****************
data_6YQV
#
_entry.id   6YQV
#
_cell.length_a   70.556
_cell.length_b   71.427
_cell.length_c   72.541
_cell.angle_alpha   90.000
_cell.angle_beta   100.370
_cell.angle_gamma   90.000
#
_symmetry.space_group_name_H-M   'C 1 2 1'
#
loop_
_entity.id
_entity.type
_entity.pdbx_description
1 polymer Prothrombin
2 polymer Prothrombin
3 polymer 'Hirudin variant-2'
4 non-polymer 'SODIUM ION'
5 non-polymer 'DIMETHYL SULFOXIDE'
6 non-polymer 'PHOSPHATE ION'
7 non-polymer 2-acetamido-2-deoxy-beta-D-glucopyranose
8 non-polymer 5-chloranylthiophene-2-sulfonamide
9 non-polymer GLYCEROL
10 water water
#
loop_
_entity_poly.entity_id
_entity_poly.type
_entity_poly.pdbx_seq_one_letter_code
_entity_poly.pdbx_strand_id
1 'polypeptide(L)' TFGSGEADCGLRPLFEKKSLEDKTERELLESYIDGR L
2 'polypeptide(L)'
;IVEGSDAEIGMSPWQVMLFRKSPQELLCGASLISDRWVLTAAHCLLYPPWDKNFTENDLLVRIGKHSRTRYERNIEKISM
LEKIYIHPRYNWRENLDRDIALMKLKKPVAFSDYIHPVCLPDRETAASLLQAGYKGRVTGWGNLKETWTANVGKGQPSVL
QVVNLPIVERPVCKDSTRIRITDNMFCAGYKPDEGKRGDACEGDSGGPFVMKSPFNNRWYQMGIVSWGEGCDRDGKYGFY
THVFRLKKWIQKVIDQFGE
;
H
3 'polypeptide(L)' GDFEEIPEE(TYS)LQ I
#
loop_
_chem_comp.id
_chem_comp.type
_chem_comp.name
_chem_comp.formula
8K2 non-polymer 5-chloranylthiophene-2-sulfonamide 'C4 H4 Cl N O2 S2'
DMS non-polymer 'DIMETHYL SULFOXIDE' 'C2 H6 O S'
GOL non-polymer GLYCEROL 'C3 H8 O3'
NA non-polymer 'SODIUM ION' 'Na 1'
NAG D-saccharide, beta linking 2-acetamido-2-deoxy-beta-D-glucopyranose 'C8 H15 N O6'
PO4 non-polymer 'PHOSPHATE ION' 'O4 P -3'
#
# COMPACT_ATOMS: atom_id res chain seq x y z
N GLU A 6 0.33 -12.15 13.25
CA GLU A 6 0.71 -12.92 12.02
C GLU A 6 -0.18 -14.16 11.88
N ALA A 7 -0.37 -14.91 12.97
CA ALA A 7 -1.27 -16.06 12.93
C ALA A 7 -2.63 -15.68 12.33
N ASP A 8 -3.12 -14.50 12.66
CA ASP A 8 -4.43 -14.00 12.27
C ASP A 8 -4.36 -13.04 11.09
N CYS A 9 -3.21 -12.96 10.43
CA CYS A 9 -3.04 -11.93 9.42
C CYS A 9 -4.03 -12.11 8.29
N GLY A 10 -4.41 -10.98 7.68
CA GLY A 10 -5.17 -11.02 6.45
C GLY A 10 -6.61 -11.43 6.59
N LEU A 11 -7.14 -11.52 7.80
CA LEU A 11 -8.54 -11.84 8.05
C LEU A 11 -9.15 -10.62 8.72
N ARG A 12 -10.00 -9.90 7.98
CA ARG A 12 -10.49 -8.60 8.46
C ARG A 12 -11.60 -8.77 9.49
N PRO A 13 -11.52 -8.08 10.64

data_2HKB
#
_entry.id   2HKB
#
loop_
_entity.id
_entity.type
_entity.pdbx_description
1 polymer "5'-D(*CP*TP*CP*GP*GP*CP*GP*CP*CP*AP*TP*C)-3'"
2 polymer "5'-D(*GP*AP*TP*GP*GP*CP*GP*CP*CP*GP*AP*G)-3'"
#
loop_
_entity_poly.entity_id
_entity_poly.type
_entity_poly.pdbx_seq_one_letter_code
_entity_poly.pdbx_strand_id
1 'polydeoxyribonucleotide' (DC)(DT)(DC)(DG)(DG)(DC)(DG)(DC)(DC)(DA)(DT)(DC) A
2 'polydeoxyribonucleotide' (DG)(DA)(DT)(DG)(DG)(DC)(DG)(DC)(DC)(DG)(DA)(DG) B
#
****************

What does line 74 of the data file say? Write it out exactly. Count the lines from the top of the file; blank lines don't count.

C LEU A 11 -9.15 -10.62 8.72